After reading a few pieces, I chose Apologia Pro Poemate Meo. I looked up the translation from Latin and found it means “in defense of my poems.” This poem has the same feel and tone that I loved so much in Dulce et Decorum Est. It’s not just the feel that entices me, but also the way that it reads. When I first read this poem it felt like a cool drink of water on a July afternoon. In other words, it flows as I think a poem should.
About the Author
1893 – 1918
According to The Poetry Foundation, Wilfred Owen wrote “some of the best British poetry on World War I.” And for good reason – he was a soldier in the war, and died in service. As a result, most of his work was published after his death.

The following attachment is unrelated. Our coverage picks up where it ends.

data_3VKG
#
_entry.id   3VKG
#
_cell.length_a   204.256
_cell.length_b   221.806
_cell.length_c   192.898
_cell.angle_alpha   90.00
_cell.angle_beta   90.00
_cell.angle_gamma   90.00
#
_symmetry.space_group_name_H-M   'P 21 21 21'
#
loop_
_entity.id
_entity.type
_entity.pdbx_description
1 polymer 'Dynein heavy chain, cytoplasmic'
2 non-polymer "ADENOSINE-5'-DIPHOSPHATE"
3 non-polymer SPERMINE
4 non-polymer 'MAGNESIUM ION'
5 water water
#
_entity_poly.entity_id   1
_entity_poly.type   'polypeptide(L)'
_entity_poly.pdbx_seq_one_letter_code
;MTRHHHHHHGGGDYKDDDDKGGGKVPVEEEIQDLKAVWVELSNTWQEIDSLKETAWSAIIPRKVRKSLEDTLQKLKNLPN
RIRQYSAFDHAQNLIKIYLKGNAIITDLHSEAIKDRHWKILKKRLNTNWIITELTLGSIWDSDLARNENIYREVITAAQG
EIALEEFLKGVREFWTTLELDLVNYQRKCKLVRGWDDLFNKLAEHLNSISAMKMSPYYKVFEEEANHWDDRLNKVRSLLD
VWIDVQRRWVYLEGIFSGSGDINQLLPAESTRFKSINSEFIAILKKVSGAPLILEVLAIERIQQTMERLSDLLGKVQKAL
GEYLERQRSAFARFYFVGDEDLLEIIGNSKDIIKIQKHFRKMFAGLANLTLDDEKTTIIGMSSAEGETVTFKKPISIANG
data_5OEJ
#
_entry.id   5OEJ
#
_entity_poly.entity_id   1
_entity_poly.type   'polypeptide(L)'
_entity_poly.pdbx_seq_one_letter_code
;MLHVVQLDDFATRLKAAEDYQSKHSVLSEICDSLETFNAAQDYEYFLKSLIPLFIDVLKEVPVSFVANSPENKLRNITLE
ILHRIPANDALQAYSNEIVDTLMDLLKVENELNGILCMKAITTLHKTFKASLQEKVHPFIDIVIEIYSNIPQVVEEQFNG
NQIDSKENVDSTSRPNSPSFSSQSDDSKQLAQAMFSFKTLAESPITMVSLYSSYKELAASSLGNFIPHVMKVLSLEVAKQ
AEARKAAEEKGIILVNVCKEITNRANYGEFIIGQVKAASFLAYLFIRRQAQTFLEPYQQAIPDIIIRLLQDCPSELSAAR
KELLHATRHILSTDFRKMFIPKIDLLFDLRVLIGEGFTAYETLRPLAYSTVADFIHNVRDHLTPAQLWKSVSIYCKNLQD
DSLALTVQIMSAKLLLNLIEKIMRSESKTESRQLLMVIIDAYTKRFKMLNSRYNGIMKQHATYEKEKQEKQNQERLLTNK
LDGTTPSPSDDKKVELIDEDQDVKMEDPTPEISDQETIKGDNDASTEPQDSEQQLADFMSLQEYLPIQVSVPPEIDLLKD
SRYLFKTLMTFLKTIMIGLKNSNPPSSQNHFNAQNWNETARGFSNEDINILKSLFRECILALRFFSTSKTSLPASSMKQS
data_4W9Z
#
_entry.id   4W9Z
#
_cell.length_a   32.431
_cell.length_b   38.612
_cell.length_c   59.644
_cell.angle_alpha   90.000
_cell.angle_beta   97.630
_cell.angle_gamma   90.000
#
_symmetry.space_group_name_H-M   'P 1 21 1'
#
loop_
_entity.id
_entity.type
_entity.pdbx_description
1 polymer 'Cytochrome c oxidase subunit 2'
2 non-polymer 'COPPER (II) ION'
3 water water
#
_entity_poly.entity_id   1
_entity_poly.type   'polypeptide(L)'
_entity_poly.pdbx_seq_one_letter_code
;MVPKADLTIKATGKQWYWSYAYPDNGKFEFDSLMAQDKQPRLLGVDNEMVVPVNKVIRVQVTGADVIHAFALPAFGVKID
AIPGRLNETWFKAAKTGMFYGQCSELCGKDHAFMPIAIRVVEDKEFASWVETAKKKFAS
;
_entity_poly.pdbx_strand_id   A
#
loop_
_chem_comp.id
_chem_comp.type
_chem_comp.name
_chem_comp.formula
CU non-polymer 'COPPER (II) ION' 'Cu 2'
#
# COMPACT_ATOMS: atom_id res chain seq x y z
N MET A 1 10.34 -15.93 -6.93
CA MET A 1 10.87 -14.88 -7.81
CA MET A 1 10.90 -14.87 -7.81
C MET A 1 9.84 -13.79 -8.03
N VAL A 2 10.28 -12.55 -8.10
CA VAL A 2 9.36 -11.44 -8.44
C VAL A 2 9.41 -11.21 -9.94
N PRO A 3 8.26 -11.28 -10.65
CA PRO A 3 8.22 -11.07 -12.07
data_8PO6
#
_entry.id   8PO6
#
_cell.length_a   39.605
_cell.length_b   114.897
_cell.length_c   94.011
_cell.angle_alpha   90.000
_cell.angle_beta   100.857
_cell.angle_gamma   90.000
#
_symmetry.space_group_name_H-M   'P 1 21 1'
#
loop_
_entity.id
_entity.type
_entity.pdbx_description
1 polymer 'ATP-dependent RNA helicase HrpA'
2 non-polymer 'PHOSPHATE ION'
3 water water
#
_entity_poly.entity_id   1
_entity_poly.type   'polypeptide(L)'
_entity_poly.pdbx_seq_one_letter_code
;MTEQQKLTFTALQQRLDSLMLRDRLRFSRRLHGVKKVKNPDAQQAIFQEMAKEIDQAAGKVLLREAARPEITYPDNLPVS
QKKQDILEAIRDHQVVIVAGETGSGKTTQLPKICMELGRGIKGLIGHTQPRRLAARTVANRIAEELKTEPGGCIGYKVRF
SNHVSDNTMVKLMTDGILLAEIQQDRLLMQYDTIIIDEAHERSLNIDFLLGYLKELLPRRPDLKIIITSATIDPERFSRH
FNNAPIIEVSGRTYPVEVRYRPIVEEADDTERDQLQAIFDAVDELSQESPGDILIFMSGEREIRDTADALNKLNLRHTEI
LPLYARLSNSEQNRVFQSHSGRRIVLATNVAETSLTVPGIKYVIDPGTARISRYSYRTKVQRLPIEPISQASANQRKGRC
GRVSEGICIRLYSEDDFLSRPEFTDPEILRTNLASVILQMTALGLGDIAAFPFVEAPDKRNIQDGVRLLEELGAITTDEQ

Mr. Owen grew up in England. The family moved several times, and he graduated from Shrewsbury Technical School in 1911. He applied to the University of London but could not qualify for a scholarship. After living in France for several years, he returned to England in 1915, when his country was already at war with Germany. He enlisted and joined a special forces regiment, the Artists’ Rifles. After over three years of extremely hard service, and several hospital stays because of head traumas, he was killed in action in France in 1918.